"Overall, in theory, this concept of skin cycling, is basically using your actives and then taking your breaks," says board-certified dermatologist Michelle Henry, M.D., F.A.A.D., a Harvard-trained Mohs surgeon, clinical instructor at Weill-Cornell, and the founder of Skin & Aesthetic Surgery of Manhattan. "Your skin recovers similar to how you take a break when you work out," she adds.

This method helps your skin adapt to certain products, explains Joshua Zeichner, M.D., director of cosmetic and clinical research at the Department of Dermatology at Mount Sinai Hospital in Manhattan. "Cycling actives in your skin-care routine, along with calming products, allows the skin to adjust to a routine without overly stressing the skin barrier," he continues. Because of that break, your skin "reaps the benefits of using potent skin-care [products] without compromising on tolerability."

Despite its virality on social media, there's limited scientific evidence as to the actual efficacy of skin cycling, meaning scientific studies haven't been completed on the specific method. But in clinical practice, the benefits are clear, says Dr. Henry.

Limiting exposure and frequency of use of strong active ingredients "can lead to transformative skin-care changes without the potential negative side effects," says Dr. Henry. Dermatologists have been implementing the concept of rotating product use for a long time but haven't called it skin cycling, she notes.

"I think the way she [Dr. Bowe] defined [skin cycling] is great and will work for most people," continues Dr. Henry. She has made the method "snackable," adds Dr. Henry, noting this makes it more accessible to everyone — skin-care aficionados and newbies, alike.

"It's kind of like training wheels," says Dr. Henry. "It's a good way to bring something into your skin-care routine and know, here are some best practices to limit the risk of having irritation, inflammation, or any negative consequences or side effects."

Is skin cycling safe?

For the majority of people, it's safe to try skin cycling, says Dr. Henry. And it's an especially good option for skin-care beginners. "It can sometimes be overwhelming to learn all the nuances and details of product layering, and opting for a good skin-cycle routine can avoid the initial hesitancy."

Dr. Bowe's skin-cycling method provides a framework to start using actives as you determine how to use exfoliants and retinoids without causing irritation. It's important to keep in mind, though, that you don't have to feel wed to the cycle schedule, says Dr. Henry. Like many elements of self care, skin care is individualized. And it's important to keep in mind that it's not one-size-fits-all.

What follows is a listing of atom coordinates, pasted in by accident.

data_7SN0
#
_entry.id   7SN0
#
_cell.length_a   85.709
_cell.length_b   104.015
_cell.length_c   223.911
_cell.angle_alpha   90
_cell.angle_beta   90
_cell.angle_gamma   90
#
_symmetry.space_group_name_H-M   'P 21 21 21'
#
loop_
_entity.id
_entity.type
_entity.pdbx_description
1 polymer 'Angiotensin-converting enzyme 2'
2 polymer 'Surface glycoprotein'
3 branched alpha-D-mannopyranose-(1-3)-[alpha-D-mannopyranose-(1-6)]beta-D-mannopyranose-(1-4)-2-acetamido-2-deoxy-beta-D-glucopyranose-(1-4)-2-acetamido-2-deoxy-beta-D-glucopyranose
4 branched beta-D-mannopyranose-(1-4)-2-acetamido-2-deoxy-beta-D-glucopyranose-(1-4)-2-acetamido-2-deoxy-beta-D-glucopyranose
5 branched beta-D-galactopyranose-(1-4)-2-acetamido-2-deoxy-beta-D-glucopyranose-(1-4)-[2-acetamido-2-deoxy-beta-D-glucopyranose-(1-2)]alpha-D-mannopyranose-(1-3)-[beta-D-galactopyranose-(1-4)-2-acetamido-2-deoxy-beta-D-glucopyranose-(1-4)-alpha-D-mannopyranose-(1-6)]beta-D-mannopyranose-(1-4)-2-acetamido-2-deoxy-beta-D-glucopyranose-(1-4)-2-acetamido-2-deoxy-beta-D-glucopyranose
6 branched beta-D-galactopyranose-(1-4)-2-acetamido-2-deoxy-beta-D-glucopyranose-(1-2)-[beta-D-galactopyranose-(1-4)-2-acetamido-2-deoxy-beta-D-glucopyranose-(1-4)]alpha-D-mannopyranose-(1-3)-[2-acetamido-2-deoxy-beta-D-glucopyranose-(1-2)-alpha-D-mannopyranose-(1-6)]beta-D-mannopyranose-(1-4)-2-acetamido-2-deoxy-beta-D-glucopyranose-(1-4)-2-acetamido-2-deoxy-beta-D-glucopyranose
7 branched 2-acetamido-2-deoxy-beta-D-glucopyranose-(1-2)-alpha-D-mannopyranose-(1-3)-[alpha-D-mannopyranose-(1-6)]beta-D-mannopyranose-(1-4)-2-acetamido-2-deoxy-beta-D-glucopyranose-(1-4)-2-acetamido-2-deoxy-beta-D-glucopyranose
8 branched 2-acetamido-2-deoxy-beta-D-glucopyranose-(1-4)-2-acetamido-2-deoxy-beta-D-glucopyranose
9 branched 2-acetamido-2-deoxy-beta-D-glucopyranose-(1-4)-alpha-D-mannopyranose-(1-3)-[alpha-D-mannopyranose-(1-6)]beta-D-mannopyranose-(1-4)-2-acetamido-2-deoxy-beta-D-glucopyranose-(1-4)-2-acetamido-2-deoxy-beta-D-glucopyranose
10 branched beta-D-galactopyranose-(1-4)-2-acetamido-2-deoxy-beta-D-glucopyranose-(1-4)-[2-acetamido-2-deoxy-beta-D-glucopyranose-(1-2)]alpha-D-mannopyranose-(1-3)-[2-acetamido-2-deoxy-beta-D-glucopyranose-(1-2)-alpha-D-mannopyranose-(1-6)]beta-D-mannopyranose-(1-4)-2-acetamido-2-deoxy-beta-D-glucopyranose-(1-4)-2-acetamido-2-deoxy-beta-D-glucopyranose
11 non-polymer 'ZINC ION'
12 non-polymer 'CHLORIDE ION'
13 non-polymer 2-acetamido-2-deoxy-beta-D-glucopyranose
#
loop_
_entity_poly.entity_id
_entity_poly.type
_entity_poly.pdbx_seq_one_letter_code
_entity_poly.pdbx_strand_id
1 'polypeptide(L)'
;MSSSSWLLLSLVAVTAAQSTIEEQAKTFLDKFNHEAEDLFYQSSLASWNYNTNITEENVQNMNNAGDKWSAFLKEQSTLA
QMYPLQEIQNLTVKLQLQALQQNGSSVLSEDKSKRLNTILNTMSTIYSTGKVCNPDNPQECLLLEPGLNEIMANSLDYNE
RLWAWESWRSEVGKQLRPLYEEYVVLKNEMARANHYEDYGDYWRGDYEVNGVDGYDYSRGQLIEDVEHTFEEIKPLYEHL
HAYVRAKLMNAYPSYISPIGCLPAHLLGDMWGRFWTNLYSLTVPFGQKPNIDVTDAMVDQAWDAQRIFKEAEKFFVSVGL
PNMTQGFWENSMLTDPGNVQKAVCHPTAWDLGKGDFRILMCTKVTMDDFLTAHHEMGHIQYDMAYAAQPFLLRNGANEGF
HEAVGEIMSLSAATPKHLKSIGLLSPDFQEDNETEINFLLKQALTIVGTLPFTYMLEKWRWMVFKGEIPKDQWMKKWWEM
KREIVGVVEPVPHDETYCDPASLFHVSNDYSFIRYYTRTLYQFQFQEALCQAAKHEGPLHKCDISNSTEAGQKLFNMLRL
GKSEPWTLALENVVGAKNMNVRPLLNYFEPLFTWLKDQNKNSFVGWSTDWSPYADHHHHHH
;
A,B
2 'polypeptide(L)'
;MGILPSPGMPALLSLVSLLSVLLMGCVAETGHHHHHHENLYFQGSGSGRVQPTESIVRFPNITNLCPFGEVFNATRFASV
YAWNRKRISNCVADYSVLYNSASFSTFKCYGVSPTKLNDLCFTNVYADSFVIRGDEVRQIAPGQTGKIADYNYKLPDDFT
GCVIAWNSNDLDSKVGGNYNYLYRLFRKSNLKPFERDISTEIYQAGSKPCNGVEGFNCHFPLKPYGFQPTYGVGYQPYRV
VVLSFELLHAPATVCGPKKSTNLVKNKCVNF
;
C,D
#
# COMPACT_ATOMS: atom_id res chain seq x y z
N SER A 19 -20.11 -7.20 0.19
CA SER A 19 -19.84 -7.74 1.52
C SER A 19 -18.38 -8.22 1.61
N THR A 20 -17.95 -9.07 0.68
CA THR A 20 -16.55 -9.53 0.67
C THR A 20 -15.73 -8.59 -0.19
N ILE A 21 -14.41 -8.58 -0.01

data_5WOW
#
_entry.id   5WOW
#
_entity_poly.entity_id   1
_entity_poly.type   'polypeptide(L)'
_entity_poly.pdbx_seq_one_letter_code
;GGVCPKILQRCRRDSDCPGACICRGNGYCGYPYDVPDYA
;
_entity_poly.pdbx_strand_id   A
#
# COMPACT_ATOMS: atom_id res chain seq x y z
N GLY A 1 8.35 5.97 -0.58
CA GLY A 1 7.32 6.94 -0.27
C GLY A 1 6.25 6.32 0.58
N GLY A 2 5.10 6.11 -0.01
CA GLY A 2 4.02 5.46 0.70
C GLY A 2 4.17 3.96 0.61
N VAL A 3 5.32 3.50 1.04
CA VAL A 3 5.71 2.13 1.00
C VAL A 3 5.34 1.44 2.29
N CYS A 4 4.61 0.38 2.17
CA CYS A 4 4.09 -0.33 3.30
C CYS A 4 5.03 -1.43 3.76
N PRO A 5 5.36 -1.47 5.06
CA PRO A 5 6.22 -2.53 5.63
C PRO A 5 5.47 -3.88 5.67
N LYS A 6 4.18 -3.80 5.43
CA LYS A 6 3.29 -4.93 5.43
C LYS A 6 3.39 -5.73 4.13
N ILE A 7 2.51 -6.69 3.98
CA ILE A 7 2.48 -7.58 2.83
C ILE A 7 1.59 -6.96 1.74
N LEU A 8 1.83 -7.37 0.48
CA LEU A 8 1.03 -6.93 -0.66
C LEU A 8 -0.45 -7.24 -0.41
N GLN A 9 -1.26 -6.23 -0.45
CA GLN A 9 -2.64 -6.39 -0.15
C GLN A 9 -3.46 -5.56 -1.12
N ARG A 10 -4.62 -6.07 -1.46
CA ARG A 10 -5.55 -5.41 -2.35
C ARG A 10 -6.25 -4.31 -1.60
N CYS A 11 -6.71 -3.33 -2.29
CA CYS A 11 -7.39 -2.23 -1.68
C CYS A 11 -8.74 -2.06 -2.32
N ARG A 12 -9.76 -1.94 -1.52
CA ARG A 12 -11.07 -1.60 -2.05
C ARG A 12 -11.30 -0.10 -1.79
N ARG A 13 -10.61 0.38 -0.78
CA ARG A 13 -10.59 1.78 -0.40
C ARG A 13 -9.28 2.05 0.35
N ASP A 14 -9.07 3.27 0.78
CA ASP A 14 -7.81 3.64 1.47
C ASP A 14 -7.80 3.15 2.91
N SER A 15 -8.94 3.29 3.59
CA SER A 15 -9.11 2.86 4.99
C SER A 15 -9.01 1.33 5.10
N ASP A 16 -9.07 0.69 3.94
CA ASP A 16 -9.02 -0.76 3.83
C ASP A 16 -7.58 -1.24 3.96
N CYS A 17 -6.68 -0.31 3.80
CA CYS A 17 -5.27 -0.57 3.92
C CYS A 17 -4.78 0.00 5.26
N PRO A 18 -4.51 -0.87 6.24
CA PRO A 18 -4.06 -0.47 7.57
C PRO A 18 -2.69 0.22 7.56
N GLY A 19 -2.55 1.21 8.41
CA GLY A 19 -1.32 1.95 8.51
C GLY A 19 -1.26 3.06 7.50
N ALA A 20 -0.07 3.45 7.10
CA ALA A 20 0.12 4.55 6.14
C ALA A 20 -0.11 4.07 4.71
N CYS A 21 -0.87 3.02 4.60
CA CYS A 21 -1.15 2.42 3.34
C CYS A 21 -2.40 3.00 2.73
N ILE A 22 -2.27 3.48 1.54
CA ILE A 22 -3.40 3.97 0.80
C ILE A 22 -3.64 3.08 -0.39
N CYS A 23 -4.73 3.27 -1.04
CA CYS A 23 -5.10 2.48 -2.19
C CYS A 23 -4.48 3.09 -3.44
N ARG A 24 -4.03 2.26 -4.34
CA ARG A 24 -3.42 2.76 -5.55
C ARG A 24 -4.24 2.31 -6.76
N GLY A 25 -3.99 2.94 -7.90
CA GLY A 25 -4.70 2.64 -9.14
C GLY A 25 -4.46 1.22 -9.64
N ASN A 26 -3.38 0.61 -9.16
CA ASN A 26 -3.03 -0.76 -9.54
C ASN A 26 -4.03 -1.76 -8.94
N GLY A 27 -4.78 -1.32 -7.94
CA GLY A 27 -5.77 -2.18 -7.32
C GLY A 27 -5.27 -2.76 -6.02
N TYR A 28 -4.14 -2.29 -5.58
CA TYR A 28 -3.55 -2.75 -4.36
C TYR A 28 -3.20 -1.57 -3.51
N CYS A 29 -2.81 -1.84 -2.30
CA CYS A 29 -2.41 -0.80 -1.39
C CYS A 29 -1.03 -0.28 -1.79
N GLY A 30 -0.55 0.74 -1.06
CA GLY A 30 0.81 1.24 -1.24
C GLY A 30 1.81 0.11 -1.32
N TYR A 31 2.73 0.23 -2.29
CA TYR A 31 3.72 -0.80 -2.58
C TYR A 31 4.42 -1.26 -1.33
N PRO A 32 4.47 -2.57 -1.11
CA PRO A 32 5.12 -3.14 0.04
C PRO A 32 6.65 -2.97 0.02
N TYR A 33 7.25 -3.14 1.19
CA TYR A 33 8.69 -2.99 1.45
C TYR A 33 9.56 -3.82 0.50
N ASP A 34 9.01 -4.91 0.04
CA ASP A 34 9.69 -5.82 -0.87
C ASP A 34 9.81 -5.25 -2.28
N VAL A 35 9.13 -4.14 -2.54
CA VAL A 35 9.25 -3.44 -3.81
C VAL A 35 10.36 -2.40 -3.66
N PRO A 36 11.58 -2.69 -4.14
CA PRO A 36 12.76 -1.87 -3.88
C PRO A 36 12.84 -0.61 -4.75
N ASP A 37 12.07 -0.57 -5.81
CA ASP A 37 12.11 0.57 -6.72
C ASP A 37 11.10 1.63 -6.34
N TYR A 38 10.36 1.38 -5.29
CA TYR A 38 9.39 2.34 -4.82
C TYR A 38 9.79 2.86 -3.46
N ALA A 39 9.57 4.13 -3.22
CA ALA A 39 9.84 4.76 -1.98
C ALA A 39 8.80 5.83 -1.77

"Your optimal skin-care routine depends on your specific skin type, texture, and needs," says Dr. Henry. "For some, the perfect skin-care routine may consist of only hydrating serums and moisturizers. While for others, including retinoids, exfoliants, peeling masks, and toners are a must." If you want to test the method, she advises keeping the routine up for at least four weeks to see if the "gentle" method can bring improvement to your skin.

While this is a solid option for most to try, if you're dealing with any kind of open cut, wound, or a skin condition such as eczema, it's best to stay away from exfoliants and retinoids, adds Dr. Henry. And if you tend to have more sensitive skin in general, she advises starting with gentler products. For instance, you can try lower-concentration actives, such as vitamin C and peptides, as opposed to starting with acids.

Skin cycling is a good way to incorporate active skin-care ingredients into your routine: True or false?

TikTok True or False: Skin Cycling
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The skin-cycling method seems to live up to the social media hype, according to experts. Generally speaking, it's a good routine to try if you're looking to incorporate active skin-care ingredients into your nightly regimen.

Keep in mind, everyone's skin is different, and some may need a more individualized approach to using exfoliants and retinoids. The good news is, you can adjust the skin-cycling technique to fit your needs.

"The beauty of the concept of cycling is that it can be customized to what you like, depending on how long of a break you need," says Dr. Henry. For instance, some people with more sensitive skin might need longer than a two-day break between active ingredient applications, while others may not need as long. If you're unsure where to start, you can tap your dermatologists to figure out what cycle might work for you.